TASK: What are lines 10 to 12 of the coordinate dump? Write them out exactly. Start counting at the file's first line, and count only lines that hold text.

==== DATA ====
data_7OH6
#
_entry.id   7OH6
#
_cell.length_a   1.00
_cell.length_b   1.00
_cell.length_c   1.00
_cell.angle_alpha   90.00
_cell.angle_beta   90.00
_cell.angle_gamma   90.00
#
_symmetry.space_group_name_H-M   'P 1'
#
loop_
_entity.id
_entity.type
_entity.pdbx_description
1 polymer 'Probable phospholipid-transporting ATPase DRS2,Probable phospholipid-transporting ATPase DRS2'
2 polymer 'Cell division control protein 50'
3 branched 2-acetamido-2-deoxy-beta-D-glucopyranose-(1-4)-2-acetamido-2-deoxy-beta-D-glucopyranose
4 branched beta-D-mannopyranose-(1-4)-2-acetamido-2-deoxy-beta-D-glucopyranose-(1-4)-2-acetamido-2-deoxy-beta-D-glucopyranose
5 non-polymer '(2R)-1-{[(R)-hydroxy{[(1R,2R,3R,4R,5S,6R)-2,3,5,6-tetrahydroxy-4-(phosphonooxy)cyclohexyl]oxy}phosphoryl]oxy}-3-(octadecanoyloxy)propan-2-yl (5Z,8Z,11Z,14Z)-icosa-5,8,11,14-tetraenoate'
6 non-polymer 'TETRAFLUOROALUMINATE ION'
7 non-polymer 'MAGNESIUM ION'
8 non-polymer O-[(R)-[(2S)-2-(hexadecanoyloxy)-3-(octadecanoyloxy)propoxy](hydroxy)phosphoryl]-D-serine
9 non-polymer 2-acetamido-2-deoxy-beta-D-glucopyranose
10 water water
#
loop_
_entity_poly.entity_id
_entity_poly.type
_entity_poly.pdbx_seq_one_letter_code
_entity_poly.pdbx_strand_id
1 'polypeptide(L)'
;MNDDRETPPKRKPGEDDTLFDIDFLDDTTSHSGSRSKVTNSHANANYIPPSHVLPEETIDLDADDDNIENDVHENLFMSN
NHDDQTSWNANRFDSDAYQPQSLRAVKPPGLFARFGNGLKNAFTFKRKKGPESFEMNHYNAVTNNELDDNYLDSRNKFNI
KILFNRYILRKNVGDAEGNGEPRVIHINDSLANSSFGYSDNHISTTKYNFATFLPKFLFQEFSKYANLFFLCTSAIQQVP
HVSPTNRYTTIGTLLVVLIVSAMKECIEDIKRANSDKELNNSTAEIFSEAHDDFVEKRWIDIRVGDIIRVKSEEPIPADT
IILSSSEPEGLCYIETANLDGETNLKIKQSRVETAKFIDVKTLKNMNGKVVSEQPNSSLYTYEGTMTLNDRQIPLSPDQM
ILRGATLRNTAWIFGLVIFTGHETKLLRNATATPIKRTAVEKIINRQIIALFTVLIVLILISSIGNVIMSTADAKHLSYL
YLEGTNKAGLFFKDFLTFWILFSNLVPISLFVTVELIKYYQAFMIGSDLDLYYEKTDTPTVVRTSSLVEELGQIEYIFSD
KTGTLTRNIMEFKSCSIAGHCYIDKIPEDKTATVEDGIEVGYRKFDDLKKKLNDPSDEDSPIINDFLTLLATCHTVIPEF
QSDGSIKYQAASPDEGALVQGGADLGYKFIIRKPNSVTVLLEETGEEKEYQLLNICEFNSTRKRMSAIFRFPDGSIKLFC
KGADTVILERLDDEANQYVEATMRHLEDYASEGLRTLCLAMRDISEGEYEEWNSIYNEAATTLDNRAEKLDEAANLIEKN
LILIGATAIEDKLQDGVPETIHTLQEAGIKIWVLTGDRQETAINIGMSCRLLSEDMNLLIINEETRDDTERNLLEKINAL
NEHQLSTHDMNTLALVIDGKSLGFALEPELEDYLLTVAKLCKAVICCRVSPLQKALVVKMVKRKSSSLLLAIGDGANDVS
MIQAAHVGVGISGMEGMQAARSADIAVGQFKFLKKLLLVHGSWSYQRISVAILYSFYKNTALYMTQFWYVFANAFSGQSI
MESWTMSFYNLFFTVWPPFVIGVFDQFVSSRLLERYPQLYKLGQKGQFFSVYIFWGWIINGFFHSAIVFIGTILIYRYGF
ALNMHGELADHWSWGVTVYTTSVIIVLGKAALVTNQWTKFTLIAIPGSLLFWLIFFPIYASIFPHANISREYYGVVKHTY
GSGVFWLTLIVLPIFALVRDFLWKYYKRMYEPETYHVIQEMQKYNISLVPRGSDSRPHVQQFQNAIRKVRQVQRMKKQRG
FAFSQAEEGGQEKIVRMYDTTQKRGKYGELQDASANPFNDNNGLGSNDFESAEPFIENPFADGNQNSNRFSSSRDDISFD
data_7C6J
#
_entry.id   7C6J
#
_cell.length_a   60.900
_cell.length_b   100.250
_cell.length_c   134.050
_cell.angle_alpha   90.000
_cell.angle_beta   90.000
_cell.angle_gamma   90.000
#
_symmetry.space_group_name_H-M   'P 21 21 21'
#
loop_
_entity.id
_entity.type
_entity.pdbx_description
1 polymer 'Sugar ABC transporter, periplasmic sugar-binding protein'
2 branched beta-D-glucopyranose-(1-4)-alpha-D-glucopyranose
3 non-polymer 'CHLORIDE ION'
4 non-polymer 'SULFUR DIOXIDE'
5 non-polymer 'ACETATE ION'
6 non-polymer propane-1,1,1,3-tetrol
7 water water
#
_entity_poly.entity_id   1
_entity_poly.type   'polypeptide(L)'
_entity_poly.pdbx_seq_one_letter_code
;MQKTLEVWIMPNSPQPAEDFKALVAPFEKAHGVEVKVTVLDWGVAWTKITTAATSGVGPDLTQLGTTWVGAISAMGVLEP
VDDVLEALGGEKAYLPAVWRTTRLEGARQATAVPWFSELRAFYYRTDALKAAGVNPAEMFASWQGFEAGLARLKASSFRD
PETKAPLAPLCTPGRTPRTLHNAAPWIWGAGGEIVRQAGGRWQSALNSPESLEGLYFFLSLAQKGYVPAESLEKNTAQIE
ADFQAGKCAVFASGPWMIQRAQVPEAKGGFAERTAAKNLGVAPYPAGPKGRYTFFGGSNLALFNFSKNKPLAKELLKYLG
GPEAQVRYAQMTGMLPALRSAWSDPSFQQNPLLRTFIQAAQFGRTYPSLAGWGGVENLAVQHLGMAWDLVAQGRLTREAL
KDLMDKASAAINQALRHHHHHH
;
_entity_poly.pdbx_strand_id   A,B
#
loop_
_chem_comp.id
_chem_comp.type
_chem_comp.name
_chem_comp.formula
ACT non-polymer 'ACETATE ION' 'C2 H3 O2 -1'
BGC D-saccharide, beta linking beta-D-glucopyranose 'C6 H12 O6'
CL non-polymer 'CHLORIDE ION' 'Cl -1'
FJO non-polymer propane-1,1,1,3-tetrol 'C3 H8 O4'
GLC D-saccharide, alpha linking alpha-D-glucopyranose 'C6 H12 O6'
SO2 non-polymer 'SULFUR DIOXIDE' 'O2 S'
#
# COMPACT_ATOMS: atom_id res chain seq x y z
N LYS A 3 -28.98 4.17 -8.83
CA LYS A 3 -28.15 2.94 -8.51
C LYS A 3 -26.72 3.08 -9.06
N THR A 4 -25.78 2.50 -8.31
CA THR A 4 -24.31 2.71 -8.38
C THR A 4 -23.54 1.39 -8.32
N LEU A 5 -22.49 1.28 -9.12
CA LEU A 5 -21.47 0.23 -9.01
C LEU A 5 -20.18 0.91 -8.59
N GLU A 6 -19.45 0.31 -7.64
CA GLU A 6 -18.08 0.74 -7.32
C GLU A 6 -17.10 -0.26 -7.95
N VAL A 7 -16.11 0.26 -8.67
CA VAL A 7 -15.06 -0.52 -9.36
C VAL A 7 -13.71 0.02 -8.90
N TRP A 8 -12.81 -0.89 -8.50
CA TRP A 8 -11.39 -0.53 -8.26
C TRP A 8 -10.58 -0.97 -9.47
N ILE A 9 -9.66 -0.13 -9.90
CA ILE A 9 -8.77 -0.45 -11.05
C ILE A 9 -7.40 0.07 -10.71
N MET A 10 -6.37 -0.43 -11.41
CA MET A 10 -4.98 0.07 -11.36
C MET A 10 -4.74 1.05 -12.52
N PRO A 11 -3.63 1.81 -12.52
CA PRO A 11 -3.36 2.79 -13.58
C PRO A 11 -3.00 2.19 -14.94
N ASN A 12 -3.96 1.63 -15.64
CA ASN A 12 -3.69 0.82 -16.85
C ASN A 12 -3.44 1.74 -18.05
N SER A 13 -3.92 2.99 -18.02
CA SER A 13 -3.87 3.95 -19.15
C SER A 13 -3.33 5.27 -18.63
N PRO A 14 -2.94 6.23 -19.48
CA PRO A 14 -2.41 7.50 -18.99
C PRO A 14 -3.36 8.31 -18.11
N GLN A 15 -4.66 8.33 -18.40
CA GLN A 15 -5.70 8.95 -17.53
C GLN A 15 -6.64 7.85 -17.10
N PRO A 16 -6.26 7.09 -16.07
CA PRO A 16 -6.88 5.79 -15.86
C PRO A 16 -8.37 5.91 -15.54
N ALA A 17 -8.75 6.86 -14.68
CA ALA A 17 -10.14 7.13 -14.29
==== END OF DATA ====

_cell.angle_gamma   90.00
#
_symmetry.space_group_name_H-M   'P 1'